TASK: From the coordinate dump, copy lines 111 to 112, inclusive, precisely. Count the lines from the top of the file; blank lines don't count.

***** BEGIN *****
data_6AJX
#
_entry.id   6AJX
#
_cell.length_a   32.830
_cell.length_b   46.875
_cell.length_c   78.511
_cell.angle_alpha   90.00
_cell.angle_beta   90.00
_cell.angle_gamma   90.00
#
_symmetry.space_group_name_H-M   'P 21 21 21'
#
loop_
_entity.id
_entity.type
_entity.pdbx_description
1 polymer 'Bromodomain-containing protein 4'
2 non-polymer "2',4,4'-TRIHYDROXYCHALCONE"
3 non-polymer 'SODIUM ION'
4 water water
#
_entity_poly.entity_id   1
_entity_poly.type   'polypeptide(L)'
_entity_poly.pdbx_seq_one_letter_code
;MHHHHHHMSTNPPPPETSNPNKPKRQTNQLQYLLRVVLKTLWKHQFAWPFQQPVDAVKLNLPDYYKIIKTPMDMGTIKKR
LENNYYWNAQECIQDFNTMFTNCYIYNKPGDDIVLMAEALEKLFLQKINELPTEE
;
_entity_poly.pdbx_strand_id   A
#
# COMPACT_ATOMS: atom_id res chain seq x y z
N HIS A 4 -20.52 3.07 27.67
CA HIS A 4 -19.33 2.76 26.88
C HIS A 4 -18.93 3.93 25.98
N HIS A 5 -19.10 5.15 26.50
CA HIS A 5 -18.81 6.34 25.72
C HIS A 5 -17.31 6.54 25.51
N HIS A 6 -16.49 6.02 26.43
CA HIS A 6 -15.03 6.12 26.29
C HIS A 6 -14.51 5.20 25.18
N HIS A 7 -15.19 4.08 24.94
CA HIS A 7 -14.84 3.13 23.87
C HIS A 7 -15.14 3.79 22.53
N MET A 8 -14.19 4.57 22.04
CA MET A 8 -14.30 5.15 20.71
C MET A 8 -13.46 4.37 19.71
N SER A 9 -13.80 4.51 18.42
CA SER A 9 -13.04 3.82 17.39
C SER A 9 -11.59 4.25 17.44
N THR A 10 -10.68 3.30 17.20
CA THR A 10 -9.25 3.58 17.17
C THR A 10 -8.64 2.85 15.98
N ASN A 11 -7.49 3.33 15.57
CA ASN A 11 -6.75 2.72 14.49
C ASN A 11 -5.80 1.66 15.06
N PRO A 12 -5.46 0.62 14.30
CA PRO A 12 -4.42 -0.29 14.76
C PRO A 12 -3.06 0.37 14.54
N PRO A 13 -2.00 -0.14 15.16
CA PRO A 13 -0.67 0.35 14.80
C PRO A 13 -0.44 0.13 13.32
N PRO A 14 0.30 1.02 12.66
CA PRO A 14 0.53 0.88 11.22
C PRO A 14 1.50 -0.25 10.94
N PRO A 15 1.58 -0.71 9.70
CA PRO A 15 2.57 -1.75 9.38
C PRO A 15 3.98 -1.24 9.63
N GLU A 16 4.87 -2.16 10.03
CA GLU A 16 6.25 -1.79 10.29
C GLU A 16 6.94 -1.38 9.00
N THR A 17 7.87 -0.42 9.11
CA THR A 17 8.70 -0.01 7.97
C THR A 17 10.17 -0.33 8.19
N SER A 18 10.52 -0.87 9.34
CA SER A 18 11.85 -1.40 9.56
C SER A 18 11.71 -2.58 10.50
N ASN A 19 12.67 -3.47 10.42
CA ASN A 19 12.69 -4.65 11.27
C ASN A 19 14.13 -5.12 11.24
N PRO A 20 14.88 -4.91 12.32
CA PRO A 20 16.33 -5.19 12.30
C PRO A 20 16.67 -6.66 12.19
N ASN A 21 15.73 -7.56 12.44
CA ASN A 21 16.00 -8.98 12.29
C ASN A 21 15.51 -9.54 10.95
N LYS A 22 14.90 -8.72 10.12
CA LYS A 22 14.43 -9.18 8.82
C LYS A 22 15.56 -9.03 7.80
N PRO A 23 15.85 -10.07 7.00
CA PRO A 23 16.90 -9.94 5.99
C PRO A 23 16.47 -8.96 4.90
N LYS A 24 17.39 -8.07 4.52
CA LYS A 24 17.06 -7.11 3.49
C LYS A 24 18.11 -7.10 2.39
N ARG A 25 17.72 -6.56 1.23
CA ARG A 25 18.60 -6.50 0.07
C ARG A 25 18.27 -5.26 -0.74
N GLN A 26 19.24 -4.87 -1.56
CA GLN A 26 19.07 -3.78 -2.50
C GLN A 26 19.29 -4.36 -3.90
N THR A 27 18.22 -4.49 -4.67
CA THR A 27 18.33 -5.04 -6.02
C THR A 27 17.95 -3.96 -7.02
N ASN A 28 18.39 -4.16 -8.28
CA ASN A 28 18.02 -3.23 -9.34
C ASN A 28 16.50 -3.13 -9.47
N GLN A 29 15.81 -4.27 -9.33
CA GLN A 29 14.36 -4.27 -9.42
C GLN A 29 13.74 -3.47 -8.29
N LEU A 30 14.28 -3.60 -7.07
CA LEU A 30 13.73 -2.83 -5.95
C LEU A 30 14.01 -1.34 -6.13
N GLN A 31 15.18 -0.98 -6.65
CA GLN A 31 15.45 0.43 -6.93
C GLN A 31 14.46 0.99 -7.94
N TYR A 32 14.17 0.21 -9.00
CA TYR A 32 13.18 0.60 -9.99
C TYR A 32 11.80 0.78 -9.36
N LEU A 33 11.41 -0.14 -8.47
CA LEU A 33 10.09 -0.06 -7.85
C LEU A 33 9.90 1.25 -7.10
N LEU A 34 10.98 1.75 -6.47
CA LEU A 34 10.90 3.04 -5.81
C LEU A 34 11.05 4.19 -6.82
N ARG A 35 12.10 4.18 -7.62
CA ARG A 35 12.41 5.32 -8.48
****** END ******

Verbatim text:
CA LEU A 30 13.73 -2.83 -5.95
C LEU A 30 14.01 -1.34 -6.13